YouTube, Instagram and Facebook focused on ways to augment the communities on social and improve user experience in November (although some social platforms have had better ideas than others…)
Creating communities on social with Instagram group profiles
Instagram’s testing a new feature (but only in Canada at the moment) that will let several users manage a profile as a group.
It sounds like it could be the most useful for fandoms and campaign groups – maybe a little more complicated for brands (depending on how your brand intends to use group profiles).
Some food for thought – brands could use the feature to collaborate with influencers on specific campaigns, or use it for more general UGC campaigns (sort of like the old “run the account for a day” idea).
Remember that your brand will need to modify influencer agreements and have clear guidelines and agreements with any fans/customers you work with.
Think about how your brand could use this feature if it eventually rolls out to a wider audience.
Instagram’s giving users new ways to engage and inspire
Another change coming to Instagram is that the app is letting users add music to photo posts:
It feels like this is another tactic to keep themselves competitive with TikTok (and also apps like Hive, which lets iPhone users add a music track to their profiles).
It could be a really useful feature for your brand, giving a tone of voice to your posts. It could boost engagement but nothing says this will happen for sure.
YouTube’s making changes for subscribers and creators
YouTube’s working on improving user experience by filtering different types of content into appropriate tabs on creator channels.
This is great news for people who visit individual creators’ profiles (it lets them see videos, shorts and live streams on their appropriate tabs). If you’re a viewer who uses the subscription tab to track content, you’ll still see the whole range of content on one page. So, it’s really a mixed bag for subscribers.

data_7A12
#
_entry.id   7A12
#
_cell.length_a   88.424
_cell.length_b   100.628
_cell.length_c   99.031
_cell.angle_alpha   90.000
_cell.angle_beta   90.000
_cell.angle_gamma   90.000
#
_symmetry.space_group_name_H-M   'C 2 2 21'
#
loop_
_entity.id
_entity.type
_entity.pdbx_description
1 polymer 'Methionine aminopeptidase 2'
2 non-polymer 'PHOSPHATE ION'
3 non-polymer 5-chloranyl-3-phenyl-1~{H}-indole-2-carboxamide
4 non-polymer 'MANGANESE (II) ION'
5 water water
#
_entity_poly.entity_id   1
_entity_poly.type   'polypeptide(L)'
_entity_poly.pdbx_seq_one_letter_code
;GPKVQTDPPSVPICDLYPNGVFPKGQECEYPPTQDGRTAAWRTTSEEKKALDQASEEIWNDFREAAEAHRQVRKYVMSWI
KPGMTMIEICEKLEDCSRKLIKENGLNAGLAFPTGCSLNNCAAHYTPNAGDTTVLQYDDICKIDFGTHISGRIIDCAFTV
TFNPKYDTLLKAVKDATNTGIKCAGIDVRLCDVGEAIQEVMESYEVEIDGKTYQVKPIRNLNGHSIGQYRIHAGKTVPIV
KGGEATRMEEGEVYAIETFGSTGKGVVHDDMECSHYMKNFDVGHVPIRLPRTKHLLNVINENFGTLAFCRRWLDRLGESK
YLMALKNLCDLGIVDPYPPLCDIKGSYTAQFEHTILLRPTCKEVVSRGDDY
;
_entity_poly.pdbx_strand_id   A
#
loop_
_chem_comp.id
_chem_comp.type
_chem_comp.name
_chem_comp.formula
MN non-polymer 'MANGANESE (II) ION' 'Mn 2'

Things are looking up for creators, though, as YouTube will be giving anyone in their creator program a portion of the revenue generated from the ads played before Shorts. This is a better scheme than TikTok offers its creators, who get paid via a mix of the creator fund and tips.
YouTube has also been testing its new Go Live Together feature since March (where two YouTubers can co-host a live stream), and it’s now launched the feature to a wider audience.
Your brands could use this feature for interviewing guests and running Q&A sessions. Of course, there are ways to do this off YouTube and upload the video later, but this is the first time creators will be able to collaborate live.
Facebook’s offering a new way to manage groups…and it’s not good
Facebook is giving group admins the option to allow any group member to make themselves a moderator for the page. The main admin will have the option of removing moderators or turning the feature off entirely.
As Matt points out in his tweet, it does seem like a recipe for chaos. It would be a risky move (especially for brands) to have multiple (probably untrained) moderators controlling content.
As the social media landscape takes time to settle after Elon Musk’s Twitter takeover, we’ll probably see other networks looking for ways to tempt disenchanted Twitter users to spend more time on their apps.
The rise of Mastodon and Hive suggests that many social media users want to return to a simpler time when it was easier to form communities and find the content they wanted away from promoted content. It will be interesting to see if other social apps start focusing more on community, collaboration and simplifying the user experience.